So now the lazy fellow lives under French conventions that are actually incorrect: his manner of walking shows it, his conversation and dress, his general way of life.
Page 29
For the highest and rarest virtues unite and are lost in it, as an unfathomable sea absorbs the streams that flow from every side.
Page 32
superstition to say that the picture given to such a man by the object really shows the truth of things.
Page 34
emotion, and the driest phrase is the correct one.
Page 35
The language of the past is always oracular: you will only understand it as builders of the future who know the present.
Page 37
They angrily exclaim against the special injustice done to our culture, when such men as Mozart and Beethoven are beginning to be spattered with the learned mud of the biographers and forced to answer a thousand searching questions on the rack of historical criticism.
Page 42
It only lets the new bud press forth on sufferance, to blight it in its own good time: "it might lead life astray and give it a false value.
Page 44
" History understood in this Hegelian way has been contemptuously called God's sojourn upon earth,--though the God was first created by the history.
Page 55
He unlearns all his useless modesty, and turns little by little into the "man" or the "graybeard" of Hartmann.
Page 63
" At bottom every man knows well enough that he is a unique being, only once on this earth; and by no extraordinary chance will such a marvellously picturesque piece of diversity in unity as he is, ever be put together a second time.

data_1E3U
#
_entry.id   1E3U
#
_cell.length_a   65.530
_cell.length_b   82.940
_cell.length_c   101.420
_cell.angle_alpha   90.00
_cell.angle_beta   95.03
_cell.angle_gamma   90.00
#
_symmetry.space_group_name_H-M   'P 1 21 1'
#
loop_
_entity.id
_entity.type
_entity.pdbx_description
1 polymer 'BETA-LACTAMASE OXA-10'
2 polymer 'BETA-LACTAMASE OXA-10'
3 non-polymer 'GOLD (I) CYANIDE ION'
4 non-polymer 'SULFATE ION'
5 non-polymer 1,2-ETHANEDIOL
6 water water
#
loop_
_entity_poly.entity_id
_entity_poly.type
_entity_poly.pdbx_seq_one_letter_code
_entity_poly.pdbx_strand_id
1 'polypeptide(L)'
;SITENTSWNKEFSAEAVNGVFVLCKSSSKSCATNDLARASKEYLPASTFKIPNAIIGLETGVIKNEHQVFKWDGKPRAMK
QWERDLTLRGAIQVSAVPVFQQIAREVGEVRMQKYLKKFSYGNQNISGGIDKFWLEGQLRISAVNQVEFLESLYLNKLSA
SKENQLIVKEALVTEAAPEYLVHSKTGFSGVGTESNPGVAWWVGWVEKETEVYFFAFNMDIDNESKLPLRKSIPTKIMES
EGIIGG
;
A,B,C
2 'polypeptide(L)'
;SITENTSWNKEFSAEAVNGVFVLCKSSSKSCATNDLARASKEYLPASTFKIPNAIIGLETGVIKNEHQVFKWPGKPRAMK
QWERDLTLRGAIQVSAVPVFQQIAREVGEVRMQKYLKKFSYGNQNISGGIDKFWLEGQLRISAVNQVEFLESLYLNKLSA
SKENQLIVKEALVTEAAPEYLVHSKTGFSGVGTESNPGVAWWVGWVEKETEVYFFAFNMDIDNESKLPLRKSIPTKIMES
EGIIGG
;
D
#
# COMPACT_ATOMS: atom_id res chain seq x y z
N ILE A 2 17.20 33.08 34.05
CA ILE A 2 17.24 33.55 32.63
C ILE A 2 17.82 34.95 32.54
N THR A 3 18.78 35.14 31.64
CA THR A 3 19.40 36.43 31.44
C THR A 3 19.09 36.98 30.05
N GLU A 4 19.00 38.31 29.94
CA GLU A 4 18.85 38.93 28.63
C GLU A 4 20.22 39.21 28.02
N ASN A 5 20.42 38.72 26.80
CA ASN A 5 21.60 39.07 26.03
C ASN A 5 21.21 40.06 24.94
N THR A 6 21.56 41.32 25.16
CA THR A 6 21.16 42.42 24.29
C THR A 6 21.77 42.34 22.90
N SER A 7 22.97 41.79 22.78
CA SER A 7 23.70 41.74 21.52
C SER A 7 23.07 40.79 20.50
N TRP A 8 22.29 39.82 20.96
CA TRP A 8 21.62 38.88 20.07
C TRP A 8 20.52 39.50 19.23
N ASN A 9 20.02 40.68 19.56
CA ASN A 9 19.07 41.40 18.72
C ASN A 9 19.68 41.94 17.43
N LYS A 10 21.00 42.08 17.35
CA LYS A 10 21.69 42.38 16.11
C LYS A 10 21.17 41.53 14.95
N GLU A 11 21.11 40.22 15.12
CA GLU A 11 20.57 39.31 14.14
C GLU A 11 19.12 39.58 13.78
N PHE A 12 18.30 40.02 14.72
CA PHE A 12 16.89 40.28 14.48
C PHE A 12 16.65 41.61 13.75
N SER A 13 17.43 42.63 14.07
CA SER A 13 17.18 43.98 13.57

Page 74
I think there was a strong likelihood of Schopenhauer the man going under, and leaving at best a residue of "pure reason": and only "at best"--it was more probable that neither man nor reason would survive.
Page 78
It is a task that leads to scepticism: for there is so much to be made better yet, in one and all! Applying this to Schopenhauer himself, we come to the third and most intimate danger in which he lived, and which lay deep in the marrow of his being.
Page 79
These three constitutional dangers that threatened Schopenhauer, threaten us all.
Page 91
It is as though the beholder of these things began to wake, and it had only been the clouds of a passing dream that had been weaving about him.
Page 104
He judges.
Page 111
In this way he has gradually become famous, and I should think more have heard his name than Hegel's; and, for all that, he is still a solitary being, who has failed of his effect.
Page 112
The world they enter is plastered over with pretence,--including not merely religious dogmas, but such juggling conceptions as "progress," "universal education," "nationalism," "the modern state"; practically all our general terms have an artificial veneer over them that will bring a clearer-sighted posterity to reproach our age bitterly for its warped and stunted growth, however loudly we may boast of our "health.
Page 113
In time he got accustomed to national peculiarities: he made England, France and Italy equally his home, and felt no little sympathy with the Spanish character.
Page 116
I cannot say generally whether truth is served by showing the way to live by her, since everything depends on the character of the individual who shows the way.